Mathieu Dufour / Stéphane Denève / Brussels Philharmonic GUILLAUME CONNESSON Pour Sortir au Jour

Born in 1970, Guillaume Connesson is too young to have had to submit to the ideological and aesthetical diktats imposed on the previous generation of composers.
His music, always well-sounding and often spectacular, has absorbed all sorts of multiple influences. His very personal world is a work in progress, growing out of the mix of pragmatism and naïveté which is the trademark of all great creators. Over time and along a great diversity of compositions, Guillaume Connesson’s inspiration follows, in the composer’s own words, “the complex mosaïc of the modern world”.
His first steps were guided by a need to open up to other influences, like pop music - as evidenced in Night Club for orchestra (1996), Double Quatuor (1994) and Disco-Toccata (1994). This primarily rhythmic and hedonist vein, so rare in contemporary ‘serious’ music, reached its peak with the brilliant Techno-Parade for flute, clarinet and piano (2002). As in the works of American composers of the repetitive school (Reich, Adams) - another decisive influence, to wit Sextuor (1998) - the spirit of dance is omnipresent in Connesson’s music. It is therefore not surprising to learn that the cinema also inspired him : L’Aurore (1998) was composed as soundtrack to Murnau’s eponymous silent movie. Guillaume Connesson’s orchestral writing tries to create strong images, that will have a long-lasting effect on the listener. Yet he likes the uncertain, the unpredictable, the meandering melodies which find their resolution in a rich, dense, sometimes thick-woven yet always intell(e)gible writing. L’Appel du feu, a suite from L’Aurore, Enluminures (1999) or Triptyque symphonique (1997-2007) demonstrate his unequalled know-how as an orchestrator, whose harmonic twists and turns are always at the service of expression. In other words, the composer’s luminous compositional language is never the result nor the starting point of vain experimentation. Pragmatism vs idealism ? Yes indeed, if that means giving the pleasure of the ear precedence over fruitless speculation. Connesson - how revolutionary - writes music for the knowing musician. With all the means at his disposal, he also tries to adress a wider public by capturing its attention and sharpening its curiosity.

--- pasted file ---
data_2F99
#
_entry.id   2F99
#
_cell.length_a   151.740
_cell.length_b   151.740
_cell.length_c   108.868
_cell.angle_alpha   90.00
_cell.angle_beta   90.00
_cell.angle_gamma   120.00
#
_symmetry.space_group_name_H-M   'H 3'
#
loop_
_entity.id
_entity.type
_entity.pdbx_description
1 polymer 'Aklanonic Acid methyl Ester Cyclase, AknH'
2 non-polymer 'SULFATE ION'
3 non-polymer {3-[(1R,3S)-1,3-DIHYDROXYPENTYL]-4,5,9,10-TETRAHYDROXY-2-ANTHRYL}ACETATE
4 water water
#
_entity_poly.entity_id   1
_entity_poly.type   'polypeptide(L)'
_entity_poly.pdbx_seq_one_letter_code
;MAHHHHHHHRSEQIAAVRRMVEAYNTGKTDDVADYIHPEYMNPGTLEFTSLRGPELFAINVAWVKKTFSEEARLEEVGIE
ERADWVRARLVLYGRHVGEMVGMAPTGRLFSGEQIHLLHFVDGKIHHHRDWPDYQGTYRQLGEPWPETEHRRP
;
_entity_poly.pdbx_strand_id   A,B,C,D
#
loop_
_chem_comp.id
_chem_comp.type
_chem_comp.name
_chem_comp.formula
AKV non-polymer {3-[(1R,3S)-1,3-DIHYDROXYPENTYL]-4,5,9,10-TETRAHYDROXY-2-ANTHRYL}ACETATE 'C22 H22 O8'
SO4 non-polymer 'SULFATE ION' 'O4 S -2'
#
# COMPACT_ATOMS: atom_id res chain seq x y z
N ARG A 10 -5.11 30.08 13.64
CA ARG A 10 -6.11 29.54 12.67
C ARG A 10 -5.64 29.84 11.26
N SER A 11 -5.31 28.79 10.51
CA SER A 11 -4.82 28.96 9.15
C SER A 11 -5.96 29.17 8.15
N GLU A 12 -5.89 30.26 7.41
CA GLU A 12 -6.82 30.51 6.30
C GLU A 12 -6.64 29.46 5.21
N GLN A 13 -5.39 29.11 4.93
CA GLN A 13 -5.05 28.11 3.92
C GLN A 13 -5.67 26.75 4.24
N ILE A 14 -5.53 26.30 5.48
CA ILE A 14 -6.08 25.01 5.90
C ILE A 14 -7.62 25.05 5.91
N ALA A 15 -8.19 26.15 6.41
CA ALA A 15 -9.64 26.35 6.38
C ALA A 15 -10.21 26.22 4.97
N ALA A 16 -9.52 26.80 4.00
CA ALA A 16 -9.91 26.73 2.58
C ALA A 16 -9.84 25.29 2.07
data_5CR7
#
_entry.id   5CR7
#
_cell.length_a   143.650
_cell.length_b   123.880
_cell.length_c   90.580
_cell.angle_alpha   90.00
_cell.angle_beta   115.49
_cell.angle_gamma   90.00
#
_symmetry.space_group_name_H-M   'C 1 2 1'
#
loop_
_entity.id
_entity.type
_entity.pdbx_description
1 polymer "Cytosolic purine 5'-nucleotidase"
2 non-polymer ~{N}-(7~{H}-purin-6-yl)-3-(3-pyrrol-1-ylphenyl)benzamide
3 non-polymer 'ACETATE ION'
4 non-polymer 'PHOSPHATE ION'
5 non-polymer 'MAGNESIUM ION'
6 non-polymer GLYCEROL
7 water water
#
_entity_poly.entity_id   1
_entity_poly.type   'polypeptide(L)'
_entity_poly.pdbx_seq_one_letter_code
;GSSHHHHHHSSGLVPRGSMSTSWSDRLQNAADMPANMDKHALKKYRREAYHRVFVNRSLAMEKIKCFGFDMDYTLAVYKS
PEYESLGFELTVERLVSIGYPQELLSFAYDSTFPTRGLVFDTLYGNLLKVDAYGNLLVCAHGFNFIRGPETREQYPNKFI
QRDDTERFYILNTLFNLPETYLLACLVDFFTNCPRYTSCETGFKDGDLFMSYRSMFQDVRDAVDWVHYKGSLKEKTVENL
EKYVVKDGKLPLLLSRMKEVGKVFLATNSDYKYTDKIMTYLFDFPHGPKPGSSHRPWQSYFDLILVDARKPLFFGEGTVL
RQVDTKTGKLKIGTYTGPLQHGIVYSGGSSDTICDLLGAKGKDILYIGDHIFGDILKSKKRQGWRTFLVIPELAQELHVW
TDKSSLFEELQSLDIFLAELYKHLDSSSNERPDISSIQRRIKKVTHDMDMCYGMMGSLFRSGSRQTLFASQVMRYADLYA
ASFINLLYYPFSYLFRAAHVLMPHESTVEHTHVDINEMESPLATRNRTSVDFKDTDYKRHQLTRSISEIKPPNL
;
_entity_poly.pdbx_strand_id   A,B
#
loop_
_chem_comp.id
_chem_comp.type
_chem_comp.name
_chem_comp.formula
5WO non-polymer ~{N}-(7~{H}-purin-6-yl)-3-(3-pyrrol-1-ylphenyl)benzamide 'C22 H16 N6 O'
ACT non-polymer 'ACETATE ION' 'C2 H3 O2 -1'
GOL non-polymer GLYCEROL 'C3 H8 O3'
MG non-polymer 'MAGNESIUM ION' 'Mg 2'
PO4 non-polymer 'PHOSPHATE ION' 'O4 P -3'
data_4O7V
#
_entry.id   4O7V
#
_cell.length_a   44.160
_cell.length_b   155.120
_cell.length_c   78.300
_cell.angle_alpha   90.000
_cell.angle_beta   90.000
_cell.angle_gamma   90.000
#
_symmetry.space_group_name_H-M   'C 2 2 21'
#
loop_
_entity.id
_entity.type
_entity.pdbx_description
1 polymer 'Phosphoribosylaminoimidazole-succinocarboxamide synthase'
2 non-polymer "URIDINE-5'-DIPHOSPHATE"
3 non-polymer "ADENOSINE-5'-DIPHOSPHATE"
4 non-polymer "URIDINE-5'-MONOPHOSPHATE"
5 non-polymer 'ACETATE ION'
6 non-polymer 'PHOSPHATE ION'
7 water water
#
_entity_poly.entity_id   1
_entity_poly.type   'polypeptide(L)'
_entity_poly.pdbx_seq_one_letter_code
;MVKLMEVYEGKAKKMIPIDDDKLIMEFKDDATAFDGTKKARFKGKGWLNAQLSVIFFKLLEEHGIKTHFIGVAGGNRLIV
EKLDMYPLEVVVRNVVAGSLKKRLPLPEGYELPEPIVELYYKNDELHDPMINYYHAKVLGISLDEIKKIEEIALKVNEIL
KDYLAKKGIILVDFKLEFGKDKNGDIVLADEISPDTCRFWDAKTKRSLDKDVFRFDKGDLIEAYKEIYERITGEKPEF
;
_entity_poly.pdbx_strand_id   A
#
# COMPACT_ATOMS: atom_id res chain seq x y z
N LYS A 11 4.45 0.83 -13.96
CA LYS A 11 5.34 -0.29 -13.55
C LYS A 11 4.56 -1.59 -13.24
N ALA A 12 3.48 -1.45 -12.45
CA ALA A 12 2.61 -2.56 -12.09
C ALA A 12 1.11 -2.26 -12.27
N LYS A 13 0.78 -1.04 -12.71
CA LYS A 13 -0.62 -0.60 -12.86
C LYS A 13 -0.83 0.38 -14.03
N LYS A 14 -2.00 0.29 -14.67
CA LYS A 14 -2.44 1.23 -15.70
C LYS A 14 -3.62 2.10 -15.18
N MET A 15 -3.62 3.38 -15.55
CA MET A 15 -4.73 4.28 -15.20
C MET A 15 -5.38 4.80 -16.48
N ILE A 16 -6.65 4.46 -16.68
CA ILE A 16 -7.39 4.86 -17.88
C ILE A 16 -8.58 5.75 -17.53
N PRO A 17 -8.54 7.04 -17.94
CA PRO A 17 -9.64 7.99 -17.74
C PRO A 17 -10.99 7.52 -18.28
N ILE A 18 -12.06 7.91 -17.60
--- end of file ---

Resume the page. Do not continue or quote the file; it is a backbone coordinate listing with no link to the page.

Add to his love of opera the fact that he is not afraid of lyrical outbursts, and it logically follows that Guillaume Connesson would write for the voice. Liturgies de l’ombre, Le Livre de l’amour and Medea, for female voice, all composed between 2000 and 2004, certainly mark a shift, if not a turning point in his career. The pieces reveal a more tormented, anguished inner world. Elegies fraught with emotion (De l’espérance, on a poem by Charles Péguy, or the complete Liturgies de l’ombre cycle ; My Sweet Sister on a poem by Lord Byron in Le Livre de l’amour and even in an orchestra piece from the same period : Une lueur dans l’âge sombre, 2005) or desperate, passionate scenes (the fierce Medea after a text by Jean Vauthier) let new interrogations show through.
His cantata for solo voice, choir and orchestra Athanor (2003) - an ambitious, striking, flamboyant piece - synthetizes all these influences and inspirations. The title is a reference to the alchimist’s furnace. A symbol, not to say an emblem for an artist in ceaseless pursuit of the miracle that would let music instantly turn the next minute into eternity. (Bertrand Dermoncourt)

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